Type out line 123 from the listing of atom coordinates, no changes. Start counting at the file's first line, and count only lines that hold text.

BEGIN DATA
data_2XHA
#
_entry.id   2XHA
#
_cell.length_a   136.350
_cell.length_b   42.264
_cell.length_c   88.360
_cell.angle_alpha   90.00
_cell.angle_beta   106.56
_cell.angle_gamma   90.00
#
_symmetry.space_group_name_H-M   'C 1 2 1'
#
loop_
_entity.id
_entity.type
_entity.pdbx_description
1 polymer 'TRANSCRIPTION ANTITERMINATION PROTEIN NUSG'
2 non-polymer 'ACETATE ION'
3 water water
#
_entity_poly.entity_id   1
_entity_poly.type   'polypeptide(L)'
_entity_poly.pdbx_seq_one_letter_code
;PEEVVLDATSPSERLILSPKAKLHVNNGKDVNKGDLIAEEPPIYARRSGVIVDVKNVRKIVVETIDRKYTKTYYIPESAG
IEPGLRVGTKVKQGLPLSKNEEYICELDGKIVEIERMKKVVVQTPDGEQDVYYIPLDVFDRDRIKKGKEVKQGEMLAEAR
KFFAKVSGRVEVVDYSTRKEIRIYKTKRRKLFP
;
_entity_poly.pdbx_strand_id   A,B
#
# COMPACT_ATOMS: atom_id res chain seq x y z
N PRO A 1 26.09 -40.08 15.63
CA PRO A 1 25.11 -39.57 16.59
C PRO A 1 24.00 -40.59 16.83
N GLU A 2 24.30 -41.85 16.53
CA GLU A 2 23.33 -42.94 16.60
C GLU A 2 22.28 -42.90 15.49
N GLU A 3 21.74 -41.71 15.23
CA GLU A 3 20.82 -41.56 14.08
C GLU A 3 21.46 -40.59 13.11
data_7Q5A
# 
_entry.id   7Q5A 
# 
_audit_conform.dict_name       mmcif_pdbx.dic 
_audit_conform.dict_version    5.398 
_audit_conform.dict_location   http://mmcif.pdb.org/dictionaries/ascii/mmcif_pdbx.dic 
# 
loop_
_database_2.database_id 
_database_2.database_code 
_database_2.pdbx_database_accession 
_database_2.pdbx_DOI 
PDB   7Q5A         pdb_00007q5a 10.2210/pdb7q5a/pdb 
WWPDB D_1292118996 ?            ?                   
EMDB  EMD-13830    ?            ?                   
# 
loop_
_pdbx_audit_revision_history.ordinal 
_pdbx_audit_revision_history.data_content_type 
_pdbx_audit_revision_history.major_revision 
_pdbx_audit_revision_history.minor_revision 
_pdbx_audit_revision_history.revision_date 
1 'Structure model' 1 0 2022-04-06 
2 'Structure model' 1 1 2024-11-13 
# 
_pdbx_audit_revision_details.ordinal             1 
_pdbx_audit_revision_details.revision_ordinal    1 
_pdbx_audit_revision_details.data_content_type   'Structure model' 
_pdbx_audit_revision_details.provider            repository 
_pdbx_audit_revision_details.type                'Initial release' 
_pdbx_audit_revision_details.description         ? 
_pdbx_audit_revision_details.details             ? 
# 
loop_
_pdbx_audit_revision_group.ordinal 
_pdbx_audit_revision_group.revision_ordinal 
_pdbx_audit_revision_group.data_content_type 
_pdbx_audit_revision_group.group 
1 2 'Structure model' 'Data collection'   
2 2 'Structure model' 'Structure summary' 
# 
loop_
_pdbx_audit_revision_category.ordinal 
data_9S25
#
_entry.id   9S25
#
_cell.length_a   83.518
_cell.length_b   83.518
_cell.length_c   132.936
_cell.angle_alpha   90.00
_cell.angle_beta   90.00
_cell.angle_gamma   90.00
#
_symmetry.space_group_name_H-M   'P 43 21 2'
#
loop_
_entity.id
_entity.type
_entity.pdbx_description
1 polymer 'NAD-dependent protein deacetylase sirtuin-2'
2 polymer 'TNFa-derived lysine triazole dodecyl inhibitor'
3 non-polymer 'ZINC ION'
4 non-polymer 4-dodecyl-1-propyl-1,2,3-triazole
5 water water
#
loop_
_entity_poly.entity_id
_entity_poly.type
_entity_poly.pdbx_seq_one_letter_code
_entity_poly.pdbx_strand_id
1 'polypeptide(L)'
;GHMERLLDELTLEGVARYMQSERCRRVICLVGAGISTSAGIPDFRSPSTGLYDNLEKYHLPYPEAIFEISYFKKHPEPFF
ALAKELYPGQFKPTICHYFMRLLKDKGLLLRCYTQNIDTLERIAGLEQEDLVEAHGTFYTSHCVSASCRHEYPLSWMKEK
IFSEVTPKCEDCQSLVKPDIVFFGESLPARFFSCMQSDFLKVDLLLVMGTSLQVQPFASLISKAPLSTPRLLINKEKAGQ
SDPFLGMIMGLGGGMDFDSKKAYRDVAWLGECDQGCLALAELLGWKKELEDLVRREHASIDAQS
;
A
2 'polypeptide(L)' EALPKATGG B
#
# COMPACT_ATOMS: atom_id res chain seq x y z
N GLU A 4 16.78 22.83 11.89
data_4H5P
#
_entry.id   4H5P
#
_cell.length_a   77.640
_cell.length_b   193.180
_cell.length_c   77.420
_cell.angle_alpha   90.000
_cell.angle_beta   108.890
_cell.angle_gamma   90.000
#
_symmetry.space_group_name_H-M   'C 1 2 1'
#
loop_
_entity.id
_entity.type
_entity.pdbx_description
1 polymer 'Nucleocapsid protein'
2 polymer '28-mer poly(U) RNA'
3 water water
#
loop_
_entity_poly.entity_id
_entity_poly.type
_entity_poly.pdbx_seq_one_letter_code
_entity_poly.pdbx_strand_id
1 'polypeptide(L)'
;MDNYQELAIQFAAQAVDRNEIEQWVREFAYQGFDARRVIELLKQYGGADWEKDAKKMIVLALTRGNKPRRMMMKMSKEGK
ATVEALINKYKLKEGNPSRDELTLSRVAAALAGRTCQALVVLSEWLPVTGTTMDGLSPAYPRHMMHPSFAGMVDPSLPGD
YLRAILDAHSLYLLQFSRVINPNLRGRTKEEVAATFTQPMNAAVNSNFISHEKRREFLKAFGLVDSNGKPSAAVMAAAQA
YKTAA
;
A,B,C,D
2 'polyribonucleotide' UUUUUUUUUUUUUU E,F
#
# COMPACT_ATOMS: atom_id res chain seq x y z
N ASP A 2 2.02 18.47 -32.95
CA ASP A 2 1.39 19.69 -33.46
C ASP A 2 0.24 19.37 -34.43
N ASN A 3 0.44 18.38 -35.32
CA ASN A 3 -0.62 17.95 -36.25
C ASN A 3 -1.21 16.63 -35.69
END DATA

N GLU A 4 16.78 22.83 11.89